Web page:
Recently, I heard a young man give the testimony of his journey toward saving faith in Christ Jesus. The operative word is “journey,” which is a concept far too many of us forget. We, in the Bible Belt especially, think that people should respond immediately, and if they do not then we move on to someone else. Sometimes we just walk away and do not continue to stay in a relationship with the unbeliever, and other times we slam the door shut through harsh comments towards their unbelief.

Yet many people in our world, both American and those on the far reaches of the globe, must have a consistent and constant witness. They need a witness marked by love and patience in regard to them before they are ready to accept Christ.

As I listened to this young man’s story, I was reminded of Paul’s testimony, which says, “But I received mercy for this reason, so that in me, the worst of them (sinners), Christ Jesus might demonstrate his extraordinary patience as example to those who would believe in him for eternal life.” Paul testifies to the work of patience extended to him from God. Read Paul’s story before he came to Christ, and you will understand clearly why he was amazed by the grace of God shown to him in “extraordinary patience.”

The young man I mentioned previously told of his interest in Christianity from about the 7th grade. His family moved from New York to one of our Oklahoma county seat towns. Christian young people in the town showed him interest and included him in their group. They witnessed to him many times, but because he came from another religious background he had no foundation for belief. He also feared the reaction of his parents if he became a Christian.

As he approached his senior year in high school, his Christian friends tried one more time to share Christ and move him to a decision. He told them he was not ready, so they dropped him and saw him as a hopeless case. In their minds he was an unbeliever and would remain lost and bound for hell—he would never come to Christ! But God is more patient than we are.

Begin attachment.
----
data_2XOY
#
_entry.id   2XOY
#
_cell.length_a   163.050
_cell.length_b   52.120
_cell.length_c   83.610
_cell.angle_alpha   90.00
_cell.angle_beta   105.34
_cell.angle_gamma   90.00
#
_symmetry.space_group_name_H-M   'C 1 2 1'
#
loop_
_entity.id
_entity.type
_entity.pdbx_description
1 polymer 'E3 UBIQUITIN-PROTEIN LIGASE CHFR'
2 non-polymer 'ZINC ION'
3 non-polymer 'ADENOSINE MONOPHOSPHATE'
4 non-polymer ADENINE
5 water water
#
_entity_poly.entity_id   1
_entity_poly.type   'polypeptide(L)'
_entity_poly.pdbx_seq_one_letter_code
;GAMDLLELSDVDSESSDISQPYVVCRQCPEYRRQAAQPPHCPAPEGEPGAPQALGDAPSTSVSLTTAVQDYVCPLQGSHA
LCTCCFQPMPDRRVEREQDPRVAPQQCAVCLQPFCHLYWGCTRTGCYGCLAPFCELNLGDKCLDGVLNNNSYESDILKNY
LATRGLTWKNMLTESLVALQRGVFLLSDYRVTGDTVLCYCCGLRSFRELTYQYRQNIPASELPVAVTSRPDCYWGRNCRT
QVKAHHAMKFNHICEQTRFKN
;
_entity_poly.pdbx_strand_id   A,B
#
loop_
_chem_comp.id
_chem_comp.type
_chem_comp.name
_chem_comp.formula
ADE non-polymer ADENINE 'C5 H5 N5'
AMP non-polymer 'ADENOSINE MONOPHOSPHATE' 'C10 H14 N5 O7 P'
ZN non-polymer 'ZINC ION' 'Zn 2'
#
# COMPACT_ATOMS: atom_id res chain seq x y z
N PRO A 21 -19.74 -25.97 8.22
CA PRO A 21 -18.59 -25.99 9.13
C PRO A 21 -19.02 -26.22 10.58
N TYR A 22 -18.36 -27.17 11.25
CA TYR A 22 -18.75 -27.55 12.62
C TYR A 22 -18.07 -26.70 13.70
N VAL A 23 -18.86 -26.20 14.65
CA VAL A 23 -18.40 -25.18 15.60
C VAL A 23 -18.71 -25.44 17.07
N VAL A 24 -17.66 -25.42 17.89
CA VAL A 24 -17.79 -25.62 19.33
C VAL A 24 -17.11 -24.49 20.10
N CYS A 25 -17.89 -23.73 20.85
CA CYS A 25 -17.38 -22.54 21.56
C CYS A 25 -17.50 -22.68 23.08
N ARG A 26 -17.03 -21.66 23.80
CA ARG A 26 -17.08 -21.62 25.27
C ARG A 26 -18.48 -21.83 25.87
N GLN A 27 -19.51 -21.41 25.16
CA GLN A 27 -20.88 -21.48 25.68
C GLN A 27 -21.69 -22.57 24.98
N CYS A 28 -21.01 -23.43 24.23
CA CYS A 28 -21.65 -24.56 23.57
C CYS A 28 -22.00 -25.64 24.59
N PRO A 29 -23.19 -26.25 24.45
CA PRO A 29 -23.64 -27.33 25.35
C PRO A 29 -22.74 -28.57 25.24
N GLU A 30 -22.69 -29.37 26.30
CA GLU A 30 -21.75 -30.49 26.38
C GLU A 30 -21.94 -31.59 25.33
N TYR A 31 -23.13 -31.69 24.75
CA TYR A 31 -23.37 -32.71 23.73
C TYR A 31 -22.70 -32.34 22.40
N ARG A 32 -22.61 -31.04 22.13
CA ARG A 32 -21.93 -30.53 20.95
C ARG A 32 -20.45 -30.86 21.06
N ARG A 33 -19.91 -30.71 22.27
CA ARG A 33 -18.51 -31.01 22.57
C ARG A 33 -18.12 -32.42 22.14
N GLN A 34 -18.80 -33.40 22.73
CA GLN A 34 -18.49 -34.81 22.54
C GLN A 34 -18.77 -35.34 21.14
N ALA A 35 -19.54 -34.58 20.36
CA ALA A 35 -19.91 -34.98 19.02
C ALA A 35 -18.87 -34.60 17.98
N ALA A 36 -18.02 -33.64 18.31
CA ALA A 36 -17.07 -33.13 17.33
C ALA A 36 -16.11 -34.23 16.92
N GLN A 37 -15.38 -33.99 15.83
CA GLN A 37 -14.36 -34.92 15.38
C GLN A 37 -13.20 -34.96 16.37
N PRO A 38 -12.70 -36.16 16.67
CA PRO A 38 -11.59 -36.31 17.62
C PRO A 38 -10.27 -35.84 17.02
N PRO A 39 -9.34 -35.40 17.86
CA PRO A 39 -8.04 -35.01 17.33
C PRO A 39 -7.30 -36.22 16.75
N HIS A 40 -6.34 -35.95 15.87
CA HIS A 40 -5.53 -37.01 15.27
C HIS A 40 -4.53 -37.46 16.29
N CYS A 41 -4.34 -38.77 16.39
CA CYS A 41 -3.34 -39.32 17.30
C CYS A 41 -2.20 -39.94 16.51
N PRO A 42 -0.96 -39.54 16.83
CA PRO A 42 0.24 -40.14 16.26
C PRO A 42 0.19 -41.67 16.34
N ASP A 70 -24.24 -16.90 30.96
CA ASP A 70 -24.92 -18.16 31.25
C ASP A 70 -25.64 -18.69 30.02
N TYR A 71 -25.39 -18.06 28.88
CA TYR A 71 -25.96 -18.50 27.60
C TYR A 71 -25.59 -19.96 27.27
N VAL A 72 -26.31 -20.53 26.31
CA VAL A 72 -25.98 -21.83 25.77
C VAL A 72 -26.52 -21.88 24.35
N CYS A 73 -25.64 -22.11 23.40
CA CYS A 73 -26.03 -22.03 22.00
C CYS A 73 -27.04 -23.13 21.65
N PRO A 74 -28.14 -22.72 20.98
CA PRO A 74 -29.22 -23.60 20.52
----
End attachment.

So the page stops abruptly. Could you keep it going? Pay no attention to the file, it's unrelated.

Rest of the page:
When this young man arrived at the University of Oklahoma, he was introduced to some young men from the Baptist Collegiate Ministries (BCM). He was invited to Bible studies, and one of the BCM leaders took particular interest in him. They met throughout his college years studying the Bible and talking about salvation. As this young man approached the end of his collegiate career, his friend talked to him one more time about Christ and his need to believe. This time the door to his heart opened, and he embraced Christ as his Savior and Lord. The patience of God and His people brought this young man to faith. His journey had been long and, no doubt, frustrating to many who had shared with him.

I needed to hear this young man’s testimony. While I love to see people come to Christ when I preach or share with them one-on-one, the fact remains that some people will need to hear the Gospel multiple times before they believe. I must exercise the patience of God toward them and walk with them on their journey to faith.

We must learn this kind of patience and apply it to our own locale. We also need to learn this as we support church planters in hard places. When we go to their places of ministry and share the Gospel, it is imperative that we leave a positive witness. Church planters tell me that, too often, groups from the south go to places in the north and punch people in the nose with the Gospel rather than leave a positive witness. Doors of witness have been closed because of insensitivity and unwillingness to demonstrate “the extraordinary patience of God.”

Do not forget that some people plant and some people water, but God gives the increase. Patience, whether at home or on the mission field, is not just what is best, but it is necessary. Aren’t you glad missionaries in China were patient? Chinese missionaries went long periods of time without converts. Today, some say more than 30,000 people a day turn to Christ in China. Patience is God’s way. What is yours?